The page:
A's may not be able to crash party this year

Baseball

May 19, 2002|By JOE CHRISTENSEN

For the first five years in baseball's wild-card era, it was almost a foregone conclusion: The American League East would send two teams to the playoffs, and the league's other two divisions would send one each.

That changed two years ago when the Oakland Athletics emerged as a renewed power, advancing to the playoffs in back-to-back seasons along with their AL West partners in Seattle.

But the East looks like the playoff beast again this year, with the Boston Red Sox leading the division and the Yankees holding the wild-card lead after the season's first quarter.

The A's spent some time this past week in the AL West cellar, which raised the eyebrows of some Orioles as they glanced at the standings, looking ahead to Tuesday's start of a three-game series in Oakland.

Everyone in baseball expects the A's to catch fire again - they were 18-22 at this point a year ago and still won 102 games - but several factors are working against their playoff chances this year.

Their lineup is weaker, with Jason Giambi now with the Yankees and leadoff hitter Johnny Damon now with the Red Sox. And their competition appears stronger. With the Angels currently the hottest team in baseball and the Rangers approaching .500, there are no easy games in the four-team AL West.

Meanwhile, over in the AL East, the Orioles, Toronto, and Tampa Bay entered the weekend a combined 30 games under .500. With an unbalanced schedule, the A's get to play 27 games against those teams, while the Red Sox and Yankees get 57 and 56 cracks, respectively.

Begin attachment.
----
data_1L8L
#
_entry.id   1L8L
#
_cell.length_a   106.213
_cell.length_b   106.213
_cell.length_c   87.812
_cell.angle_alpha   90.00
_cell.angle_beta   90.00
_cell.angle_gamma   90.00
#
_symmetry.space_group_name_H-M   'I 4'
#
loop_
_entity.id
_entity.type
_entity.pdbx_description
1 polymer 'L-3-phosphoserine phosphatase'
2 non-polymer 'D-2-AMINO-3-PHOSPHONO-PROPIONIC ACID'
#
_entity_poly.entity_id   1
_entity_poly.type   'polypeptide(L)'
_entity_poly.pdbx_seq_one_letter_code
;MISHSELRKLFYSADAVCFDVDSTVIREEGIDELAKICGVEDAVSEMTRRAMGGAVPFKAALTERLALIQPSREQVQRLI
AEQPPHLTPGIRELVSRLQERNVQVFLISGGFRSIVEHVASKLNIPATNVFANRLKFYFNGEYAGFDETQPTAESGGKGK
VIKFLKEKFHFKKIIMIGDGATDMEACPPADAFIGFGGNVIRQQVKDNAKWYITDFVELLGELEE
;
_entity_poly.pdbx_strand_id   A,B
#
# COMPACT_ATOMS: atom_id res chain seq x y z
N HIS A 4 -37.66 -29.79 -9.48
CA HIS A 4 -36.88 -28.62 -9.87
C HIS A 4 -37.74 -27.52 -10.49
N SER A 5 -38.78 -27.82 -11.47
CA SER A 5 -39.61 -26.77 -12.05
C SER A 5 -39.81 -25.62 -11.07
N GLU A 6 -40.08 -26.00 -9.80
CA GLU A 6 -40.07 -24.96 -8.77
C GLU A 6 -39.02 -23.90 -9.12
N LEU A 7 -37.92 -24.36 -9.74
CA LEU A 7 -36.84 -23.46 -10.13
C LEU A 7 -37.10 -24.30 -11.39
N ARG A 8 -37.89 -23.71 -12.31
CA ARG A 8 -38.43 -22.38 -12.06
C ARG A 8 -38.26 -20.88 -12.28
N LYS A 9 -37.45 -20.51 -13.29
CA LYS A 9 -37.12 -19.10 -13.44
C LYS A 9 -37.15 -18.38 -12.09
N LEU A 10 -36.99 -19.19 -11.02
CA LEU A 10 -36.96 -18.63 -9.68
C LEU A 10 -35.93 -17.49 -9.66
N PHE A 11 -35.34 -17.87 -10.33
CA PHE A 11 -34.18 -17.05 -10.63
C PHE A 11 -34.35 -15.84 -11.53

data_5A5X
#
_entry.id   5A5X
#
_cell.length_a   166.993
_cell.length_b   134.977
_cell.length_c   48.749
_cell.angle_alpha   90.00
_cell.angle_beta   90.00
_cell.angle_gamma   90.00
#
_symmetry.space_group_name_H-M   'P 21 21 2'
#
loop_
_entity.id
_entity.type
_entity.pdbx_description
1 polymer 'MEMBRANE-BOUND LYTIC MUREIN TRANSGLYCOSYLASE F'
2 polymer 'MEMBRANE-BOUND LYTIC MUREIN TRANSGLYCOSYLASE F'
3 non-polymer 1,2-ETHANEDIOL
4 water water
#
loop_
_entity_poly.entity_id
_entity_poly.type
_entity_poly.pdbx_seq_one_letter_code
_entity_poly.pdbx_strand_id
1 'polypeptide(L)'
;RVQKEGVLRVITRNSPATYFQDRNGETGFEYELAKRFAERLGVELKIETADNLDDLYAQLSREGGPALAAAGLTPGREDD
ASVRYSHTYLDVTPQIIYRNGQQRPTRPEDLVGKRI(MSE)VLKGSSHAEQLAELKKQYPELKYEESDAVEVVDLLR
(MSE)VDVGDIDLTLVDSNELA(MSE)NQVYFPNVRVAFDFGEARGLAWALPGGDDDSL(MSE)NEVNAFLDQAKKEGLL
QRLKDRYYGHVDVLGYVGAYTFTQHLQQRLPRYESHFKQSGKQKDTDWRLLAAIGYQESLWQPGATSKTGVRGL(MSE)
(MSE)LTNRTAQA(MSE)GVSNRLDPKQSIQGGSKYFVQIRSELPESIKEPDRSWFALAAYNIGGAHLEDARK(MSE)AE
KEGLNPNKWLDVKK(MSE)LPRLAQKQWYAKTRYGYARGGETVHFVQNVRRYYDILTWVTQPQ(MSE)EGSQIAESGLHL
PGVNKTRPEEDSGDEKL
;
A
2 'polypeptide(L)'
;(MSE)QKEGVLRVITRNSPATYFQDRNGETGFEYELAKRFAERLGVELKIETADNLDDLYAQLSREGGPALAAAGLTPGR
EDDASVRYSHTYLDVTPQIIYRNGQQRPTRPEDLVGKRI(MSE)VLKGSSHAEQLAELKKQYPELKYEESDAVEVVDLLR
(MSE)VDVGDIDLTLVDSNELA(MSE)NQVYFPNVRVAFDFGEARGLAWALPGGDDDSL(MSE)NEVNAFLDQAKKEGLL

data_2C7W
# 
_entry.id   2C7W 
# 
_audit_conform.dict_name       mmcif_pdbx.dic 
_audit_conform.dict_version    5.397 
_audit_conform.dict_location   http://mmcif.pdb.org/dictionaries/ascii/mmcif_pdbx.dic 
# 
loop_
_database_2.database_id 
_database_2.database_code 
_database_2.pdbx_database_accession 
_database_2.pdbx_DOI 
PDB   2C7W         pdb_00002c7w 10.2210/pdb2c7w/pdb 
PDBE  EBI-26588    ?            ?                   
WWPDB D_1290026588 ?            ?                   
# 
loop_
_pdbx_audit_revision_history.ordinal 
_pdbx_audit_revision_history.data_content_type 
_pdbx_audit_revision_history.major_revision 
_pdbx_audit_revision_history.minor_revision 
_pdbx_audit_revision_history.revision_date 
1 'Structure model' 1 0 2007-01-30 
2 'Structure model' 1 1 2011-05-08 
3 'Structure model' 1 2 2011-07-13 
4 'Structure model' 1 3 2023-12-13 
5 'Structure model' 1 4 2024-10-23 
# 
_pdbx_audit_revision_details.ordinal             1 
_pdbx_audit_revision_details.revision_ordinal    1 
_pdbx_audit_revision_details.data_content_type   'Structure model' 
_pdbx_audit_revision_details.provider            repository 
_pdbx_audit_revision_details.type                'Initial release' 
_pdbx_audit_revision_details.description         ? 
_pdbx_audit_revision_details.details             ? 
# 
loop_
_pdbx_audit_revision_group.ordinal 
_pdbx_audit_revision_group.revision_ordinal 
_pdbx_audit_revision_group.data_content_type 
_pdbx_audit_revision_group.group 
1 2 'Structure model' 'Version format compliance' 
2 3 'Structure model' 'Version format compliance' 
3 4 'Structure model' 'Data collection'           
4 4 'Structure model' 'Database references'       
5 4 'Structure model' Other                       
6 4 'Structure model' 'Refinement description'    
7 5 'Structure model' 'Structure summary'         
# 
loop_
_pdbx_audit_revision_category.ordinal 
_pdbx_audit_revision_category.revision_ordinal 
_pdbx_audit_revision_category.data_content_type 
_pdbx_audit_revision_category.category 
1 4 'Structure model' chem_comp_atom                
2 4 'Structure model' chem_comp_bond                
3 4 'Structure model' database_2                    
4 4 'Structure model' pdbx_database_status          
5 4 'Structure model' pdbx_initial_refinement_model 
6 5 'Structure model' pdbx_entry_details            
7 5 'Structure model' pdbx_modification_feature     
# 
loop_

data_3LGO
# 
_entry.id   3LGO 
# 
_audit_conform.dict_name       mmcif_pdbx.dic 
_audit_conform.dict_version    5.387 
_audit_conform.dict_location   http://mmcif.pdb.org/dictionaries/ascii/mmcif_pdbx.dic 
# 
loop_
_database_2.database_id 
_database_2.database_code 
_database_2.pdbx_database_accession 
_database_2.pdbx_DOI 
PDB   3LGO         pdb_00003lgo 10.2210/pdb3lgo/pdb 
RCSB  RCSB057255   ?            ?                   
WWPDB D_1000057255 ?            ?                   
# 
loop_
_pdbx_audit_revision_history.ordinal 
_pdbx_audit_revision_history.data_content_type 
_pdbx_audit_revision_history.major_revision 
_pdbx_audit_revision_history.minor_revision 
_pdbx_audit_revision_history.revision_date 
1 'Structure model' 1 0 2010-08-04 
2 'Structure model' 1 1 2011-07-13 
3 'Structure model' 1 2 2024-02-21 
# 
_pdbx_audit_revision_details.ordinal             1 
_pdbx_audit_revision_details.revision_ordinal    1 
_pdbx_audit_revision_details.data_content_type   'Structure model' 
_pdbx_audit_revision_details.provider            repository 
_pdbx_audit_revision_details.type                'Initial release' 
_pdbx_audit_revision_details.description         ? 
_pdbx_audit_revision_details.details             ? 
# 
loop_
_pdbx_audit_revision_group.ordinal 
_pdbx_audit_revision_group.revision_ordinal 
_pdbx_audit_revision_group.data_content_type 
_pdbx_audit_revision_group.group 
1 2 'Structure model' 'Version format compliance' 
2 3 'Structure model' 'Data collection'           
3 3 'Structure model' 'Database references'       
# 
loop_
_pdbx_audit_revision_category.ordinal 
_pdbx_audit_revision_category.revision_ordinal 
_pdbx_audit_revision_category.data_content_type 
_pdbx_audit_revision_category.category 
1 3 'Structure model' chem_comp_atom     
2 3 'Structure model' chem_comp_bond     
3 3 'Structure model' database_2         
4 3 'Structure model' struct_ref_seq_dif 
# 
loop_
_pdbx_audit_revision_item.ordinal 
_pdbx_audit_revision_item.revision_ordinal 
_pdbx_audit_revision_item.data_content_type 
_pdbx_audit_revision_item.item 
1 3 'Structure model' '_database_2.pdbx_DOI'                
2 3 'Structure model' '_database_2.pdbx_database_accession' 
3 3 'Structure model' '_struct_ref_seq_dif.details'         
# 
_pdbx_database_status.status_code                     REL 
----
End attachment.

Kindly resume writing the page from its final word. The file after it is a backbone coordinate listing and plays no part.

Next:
So, for everyone looking forward to another potentially terrific race between Beantown and the Bronx, this can only diminish the anticipation. The Yankees and Red Sox will play a four-game series at Fenway Park this weekend, but so what?

Eventually, it might only decide which team gets home-field advantage during the playoffs.

Still a great matchup

In their first week without Manny Ramirez, who is out with a broken finger, the Red Sox maintained the best record in baseball. Pedro Ramirez pitched eight outstanding innings against the Seattle Mariners on national TV, and Derek Lowe continued his brilliance.

In Wednesday's 8-2 victory over Oakland, Lowe recorded 21 of his 24 outs on ground balls or strikeouts. For the season, Lowe has recorded 77 percent (135 of 175) of his outs via ground balls and strikeouts, and opponents are batting .167 against him.

A rival American League executive said he thinks the Yankees will eventually prevail over the Red Sox again because their pitching is better and deeper. David Wells looks back to his old self at 6-1. In fact, at 40-15, he has the best winning percentage (.727) of any Yankees pitcher with at least 50 starts.

Around the division

Toronto entered the weekend 13-25, but 29 of those games came against Boston, New York, Minnesota, Anaheim, Seattle and Oakland. ... Tampa Bay's concentration on youth can be summed up at catcher, where veteran John Flaherty sits on the bench with a .296 average and $3 million salary, while Toby Hall gets most of the starts, batting .189 in his second season. "Toby's going to catch five days a week for a while," Devil Rays manager Hal McRae told reporters last Sunday. "John deserves to play, but Toby's the guy."

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